Alabama joins the ranks of states giving public education funding directly to famlies

With the stroke of Gov. Kay Ivey’s pen, Alabama is now the 15th state to put public education funding in the hands of families.

The Yellowhammer State joins 13 states offering education scholarship accounts, and Oklahoma, with a fully refundable tax credit that functions much like an ESA.

Compared to similar programs that are sweeping the country, six features of Alabama’s new program are noteworthy:

The funding mechanism: Like the groundbreaking program passed last year in Oklahoma, Alabama’s Choose Act allows families to qualify for refundable individual tax credits. Families can receive up to $7,000 per child, or the total amount of eligible expenses per child, whichever is less. The Legislature is setting aside $100 million to fund the tax credits in the first year of the program.

Schooling vs homeschooling: Also like the Oklahoma program, Alabama’s tax credit ESAs would treat schooling and homeschooling differently. Tax credits for homeschoolers are capped at $2,000 per child, and $4,000 per household. Only families who send their children to qualifying private schools could receive the full $7,000-per-child credits.

Afterschool, summer and public-school programs: Alabama’s new program covers afterschool and summer programs, which often aren’t included in other states’ ESAs. These programs would have to be delivered by eligible schools to qualify. It also allows parents to spend their funds on contracted services, including classroom instruction, offered by public schools.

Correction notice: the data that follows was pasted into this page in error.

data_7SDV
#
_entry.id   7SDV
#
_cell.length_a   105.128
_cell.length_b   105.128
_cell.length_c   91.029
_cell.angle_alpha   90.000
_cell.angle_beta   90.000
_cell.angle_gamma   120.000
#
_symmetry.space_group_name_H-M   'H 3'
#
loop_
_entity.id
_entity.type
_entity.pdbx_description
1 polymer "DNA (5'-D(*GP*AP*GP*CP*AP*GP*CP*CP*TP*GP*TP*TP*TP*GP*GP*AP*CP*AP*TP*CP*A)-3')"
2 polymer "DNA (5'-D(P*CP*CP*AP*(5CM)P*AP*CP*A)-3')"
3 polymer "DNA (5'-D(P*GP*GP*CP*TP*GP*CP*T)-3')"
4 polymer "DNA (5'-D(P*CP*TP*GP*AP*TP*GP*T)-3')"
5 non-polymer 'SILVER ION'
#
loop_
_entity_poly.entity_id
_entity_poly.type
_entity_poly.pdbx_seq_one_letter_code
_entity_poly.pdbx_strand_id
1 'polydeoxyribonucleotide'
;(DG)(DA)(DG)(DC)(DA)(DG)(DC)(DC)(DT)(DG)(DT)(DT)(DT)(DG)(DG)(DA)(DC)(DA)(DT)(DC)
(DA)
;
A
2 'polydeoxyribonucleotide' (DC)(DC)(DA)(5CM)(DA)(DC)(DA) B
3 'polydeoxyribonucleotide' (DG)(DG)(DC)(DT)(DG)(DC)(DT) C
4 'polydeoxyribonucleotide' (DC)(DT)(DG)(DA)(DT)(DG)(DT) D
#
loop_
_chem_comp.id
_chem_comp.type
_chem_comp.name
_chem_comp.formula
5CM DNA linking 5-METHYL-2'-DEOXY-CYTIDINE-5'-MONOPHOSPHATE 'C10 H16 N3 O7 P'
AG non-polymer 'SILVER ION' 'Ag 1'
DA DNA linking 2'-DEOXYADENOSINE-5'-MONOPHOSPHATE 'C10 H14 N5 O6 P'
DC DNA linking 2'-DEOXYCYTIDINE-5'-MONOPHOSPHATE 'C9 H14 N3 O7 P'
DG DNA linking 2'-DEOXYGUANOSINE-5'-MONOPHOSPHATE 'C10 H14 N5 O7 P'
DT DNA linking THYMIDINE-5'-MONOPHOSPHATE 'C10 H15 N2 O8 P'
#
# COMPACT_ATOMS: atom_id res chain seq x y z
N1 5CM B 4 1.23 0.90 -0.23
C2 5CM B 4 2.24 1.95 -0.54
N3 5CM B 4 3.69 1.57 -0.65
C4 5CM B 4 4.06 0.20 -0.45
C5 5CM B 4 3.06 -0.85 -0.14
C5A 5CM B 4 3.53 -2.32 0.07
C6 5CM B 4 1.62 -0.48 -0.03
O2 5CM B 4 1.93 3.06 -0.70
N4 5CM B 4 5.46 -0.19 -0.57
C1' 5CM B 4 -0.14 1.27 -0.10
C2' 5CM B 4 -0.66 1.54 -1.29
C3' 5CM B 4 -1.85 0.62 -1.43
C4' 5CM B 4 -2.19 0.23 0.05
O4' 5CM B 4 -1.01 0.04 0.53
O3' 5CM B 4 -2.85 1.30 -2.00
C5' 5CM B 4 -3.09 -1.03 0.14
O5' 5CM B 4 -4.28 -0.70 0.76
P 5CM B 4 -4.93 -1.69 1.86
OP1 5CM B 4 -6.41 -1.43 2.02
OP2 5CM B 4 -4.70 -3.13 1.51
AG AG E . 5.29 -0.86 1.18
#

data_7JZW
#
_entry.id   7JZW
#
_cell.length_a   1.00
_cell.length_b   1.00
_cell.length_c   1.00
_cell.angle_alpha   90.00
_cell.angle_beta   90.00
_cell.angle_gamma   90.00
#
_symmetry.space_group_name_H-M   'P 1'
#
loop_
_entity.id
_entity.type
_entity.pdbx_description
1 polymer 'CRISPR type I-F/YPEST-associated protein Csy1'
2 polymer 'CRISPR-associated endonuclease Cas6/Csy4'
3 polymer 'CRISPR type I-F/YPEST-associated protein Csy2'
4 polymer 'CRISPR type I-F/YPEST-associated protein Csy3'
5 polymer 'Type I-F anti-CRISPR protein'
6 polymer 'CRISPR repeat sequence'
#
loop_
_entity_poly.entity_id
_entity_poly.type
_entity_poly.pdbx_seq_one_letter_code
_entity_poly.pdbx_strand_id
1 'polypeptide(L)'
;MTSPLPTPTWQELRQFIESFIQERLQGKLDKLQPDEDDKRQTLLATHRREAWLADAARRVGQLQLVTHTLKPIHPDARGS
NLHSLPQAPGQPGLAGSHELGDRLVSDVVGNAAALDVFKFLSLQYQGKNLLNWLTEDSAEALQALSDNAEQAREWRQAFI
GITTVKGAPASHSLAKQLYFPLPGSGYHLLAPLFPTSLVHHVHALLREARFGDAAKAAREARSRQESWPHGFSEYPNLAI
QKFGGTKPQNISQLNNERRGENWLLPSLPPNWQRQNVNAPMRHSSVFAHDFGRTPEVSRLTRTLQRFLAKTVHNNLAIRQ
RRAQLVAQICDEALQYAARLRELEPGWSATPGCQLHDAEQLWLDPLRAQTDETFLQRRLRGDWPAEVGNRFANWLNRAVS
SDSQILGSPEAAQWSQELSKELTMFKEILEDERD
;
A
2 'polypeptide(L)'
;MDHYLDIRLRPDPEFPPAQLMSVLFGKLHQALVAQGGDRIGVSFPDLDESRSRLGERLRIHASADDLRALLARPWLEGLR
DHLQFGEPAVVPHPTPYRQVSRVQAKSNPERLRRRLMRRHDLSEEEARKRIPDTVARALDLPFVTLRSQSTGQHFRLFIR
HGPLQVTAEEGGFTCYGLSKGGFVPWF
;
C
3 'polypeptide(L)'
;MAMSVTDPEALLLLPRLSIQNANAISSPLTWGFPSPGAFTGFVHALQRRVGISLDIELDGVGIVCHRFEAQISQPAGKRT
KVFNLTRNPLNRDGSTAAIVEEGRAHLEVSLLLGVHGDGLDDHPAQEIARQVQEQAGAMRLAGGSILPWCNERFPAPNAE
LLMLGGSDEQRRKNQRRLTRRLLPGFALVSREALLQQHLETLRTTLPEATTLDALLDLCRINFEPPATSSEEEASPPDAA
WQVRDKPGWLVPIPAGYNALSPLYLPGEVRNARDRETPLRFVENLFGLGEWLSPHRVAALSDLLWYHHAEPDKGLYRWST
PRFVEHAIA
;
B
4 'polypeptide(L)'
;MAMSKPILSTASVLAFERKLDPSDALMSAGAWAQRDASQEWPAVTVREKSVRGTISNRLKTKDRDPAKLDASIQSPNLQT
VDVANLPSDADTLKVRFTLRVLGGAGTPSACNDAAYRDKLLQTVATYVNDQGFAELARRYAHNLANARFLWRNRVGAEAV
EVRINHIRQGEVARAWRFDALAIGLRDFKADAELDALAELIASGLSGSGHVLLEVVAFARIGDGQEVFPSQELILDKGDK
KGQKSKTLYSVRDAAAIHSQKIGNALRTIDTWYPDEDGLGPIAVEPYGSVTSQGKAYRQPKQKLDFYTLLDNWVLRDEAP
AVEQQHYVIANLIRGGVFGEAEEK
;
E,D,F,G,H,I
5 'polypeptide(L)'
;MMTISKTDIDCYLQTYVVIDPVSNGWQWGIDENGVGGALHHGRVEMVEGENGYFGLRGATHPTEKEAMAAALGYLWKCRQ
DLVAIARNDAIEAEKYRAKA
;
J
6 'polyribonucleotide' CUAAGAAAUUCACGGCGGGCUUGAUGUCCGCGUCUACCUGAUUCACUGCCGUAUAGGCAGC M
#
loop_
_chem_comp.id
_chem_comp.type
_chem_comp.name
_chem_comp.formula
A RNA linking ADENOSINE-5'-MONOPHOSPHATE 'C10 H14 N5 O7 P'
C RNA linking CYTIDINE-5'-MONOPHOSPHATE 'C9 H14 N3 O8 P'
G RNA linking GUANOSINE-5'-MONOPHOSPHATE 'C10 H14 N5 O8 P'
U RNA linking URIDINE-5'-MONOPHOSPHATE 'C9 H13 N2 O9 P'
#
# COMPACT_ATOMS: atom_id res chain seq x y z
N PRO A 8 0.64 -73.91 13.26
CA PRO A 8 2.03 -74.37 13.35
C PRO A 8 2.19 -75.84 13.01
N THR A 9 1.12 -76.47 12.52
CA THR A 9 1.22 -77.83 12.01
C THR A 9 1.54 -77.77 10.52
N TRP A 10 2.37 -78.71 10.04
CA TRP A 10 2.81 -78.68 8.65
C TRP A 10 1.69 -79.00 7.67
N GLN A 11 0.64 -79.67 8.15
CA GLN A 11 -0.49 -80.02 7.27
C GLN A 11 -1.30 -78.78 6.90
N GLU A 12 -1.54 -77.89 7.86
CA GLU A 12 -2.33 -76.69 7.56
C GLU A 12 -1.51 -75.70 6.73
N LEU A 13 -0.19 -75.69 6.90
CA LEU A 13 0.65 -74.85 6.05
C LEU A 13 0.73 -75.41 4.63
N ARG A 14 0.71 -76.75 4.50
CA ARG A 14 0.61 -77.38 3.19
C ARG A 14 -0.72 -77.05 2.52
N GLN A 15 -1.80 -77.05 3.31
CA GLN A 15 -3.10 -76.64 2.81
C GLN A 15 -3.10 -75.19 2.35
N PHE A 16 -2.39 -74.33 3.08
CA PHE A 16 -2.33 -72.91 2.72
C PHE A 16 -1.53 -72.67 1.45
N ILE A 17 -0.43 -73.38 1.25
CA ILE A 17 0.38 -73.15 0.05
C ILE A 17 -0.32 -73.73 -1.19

No rollover: Alabama families will not be able to roll over funding from year to year to accumulate savings in their accounts.

Testing: Participating schools will be required to administer their choice of qualifying standardized tests and report school-level results to the state.

Prioritization: For the program’s first two years, participation will be limited to families with household incomes below 300% of the federal poverty level. After that, eligibility will become universal.

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BY Travis Pillow

Travis Pillow is Director of Thought Leadership at Step Up For Students and editor of NextSteps. He lives in Sanford, Fla. with his wife and two children. A former Tallahassee statehouse reporter, he most recently worked at the Center on Reinventing Public Education, a research organization at Arizona State University, where he studied community-led learning innovation and school systems' responses to the Covid-19 pandemic. He can be reached at tpillow (at)